Howard explains that during the 20th Century, certain extremists saw fertile ground on college and university campuses where they were able to infiltrate and produce a sea change in how Americans viewed their country, families, morality, and religion. Among these were Carl Rogers, Bill Ayers, Bruce Franklin, Herbert Marcuse, Charles Hurst Jr., Michael Klonsky and Angela Davis.

In addition, radical activism spread rapidly – college students increasingly identified with Che Guevara, Castro, Mao Tse Tung, Lenin, and Trotsky. Howard noted that “The Underground Press, virtually unknown to the public, exerted a wide and powerful influence on the youth of the 1960s and 1970s.” Indeed, radical publications grew from a handful in 1964 to over 400 in 1969 and more than 800 in 40 states in 1971.

Howard contends that morality is “the essential and irreplaceable foundation in a free society.” He then documents how Edmund Burke, President John Adams, President James Madison, and President John Quincy Adams declared political liberty couldn’t exist without morality. 

Howard believes that the “acculturation of the young for life in Christendom is carried on by religion, by the families, by educational institutions, by literature, and other cultural influences.” They then have to be reinforced by the culture around them constantly.

Replacing Religion With Moral Relativism

Revolutionaries inevitably begin with an assault on religion. The Wall Street Journal reported on July 5, 2002, that three-quarters of all college seniors believe in moral relativity. An October 2012 Pew Research poll showed, “One-fifth of the U.S. public – and a third of adults under 30 – are religiously unaffiliated today, the highest percentages ever in Pew Research Center polling.”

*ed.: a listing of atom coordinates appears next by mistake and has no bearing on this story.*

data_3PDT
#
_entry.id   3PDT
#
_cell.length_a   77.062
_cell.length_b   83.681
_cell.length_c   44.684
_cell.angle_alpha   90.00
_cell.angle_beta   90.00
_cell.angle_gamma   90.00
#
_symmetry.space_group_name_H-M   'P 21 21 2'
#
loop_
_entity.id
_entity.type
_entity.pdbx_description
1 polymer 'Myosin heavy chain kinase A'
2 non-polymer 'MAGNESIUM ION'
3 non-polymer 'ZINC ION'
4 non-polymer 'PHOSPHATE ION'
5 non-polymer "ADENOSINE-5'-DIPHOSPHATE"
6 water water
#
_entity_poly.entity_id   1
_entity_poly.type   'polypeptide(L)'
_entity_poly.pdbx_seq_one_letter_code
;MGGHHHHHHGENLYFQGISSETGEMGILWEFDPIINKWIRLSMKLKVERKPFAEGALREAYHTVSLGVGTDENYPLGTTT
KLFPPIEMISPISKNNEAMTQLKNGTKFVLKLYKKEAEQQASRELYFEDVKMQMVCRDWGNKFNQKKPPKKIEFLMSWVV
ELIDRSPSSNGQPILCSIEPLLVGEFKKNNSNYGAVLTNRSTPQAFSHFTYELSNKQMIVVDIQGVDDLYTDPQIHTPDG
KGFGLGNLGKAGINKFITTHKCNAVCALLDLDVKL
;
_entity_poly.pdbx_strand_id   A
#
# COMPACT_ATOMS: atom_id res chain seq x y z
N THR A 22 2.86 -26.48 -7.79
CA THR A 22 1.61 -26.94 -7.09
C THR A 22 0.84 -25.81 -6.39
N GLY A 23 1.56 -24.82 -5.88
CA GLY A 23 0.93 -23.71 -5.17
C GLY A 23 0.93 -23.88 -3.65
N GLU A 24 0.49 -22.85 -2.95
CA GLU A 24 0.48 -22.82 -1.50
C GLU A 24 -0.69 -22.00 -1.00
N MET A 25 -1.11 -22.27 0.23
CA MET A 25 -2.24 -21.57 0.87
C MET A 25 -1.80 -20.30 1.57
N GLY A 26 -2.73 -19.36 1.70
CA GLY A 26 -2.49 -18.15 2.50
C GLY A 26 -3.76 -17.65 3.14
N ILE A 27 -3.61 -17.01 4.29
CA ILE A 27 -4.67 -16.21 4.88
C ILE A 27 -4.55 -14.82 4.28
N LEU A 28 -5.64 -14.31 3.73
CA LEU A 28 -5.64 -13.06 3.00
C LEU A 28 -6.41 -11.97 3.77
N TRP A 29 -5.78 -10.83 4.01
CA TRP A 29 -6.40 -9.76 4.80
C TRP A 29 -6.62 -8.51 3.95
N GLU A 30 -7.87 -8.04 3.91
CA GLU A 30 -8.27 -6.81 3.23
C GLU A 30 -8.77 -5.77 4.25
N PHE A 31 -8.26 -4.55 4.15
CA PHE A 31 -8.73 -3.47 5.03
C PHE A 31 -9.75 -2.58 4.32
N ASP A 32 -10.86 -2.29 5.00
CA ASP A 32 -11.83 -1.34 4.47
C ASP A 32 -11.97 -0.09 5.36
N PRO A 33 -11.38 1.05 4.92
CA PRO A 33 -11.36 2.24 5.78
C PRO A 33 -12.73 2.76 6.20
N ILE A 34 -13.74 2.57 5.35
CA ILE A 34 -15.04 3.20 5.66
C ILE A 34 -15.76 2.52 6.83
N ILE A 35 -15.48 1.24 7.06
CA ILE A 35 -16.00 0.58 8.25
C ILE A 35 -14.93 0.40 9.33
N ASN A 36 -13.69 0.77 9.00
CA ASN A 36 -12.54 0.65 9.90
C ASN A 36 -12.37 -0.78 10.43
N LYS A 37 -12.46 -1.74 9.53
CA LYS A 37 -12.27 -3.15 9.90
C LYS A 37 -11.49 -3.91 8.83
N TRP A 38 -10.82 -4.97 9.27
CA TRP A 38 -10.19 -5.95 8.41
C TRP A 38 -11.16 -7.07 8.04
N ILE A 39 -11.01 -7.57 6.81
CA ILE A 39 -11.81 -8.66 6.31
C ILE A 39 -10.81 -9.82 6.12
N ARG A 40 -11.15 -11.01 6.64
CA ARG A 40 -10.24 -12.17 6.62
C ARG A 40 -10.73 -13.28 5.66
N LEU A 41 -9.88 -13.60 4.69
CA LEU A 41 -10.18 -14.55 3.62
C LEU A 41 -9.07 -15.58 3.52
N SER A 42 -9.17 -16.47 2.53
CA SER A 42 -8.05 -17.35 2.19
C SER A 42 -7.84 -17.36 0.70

Because anti-American radicals have succeeded in undermining religion, standards of civil behaviour have deteriorated, and our free society isn’t so free anymore.

Colleges and universities – even such high-prestige institutions as Princeton, Yale, and Harvard – accept moral relativism as the intellectual standard. This widely prevalent attitude was exemplified very early on by Dr Lewis Mayhew in his address as the new president of the American Association of Higher Education in 1969:

“Colleges are not churches, clinics or even parents. Whether or not a student burns a draft card, participates in a civil rights march, engages in pre-marital sexual activity, becomes pregnant, attends church, sleeps all day or drinks all night, is not really the concern of an educational institution.”

Can Higher Learning Return to Its Former Glory?

Political correctness, rejection of in loco parentis, and moral relativity are the new standards on campuses in public and even private institutions, and the ramifications are staggering. Crime, drug use, cheating, money fraud, and a seemingly endless variety of licentious conduct are all accepted.

This moral breakdown is producing no outrage from parents or the public. As long as parents demand nothing more from those who teach their children and those to whom they give their hard-earned money, nothing will change, except more erosion of values and more harm to young people.

Howard would like to see education restored to a place where it is seen as “helping the learners to come of age as a people, to conceive a good idea of themselves and to learn that the expression of the human spirit is most truly made in terms of wonder and delight. If education can move toward that ideal, it becomes its own abiding cause for optimism.” Man is “a thinking and feeling being,” a “social being,” and a “spiritual being.” 

Because of this premise, he asserts that our nation’s colleges should “seek to improve and refine the educational process” and design programs that “will be valid and vital for each generation of students.”

If higher education institutions would do that, there is hope for the future. And, perhaps, America’s great institutions of the past will return to their former glory.

Originally published at American Thinker. Image by Vasily Koloda at Unsplash.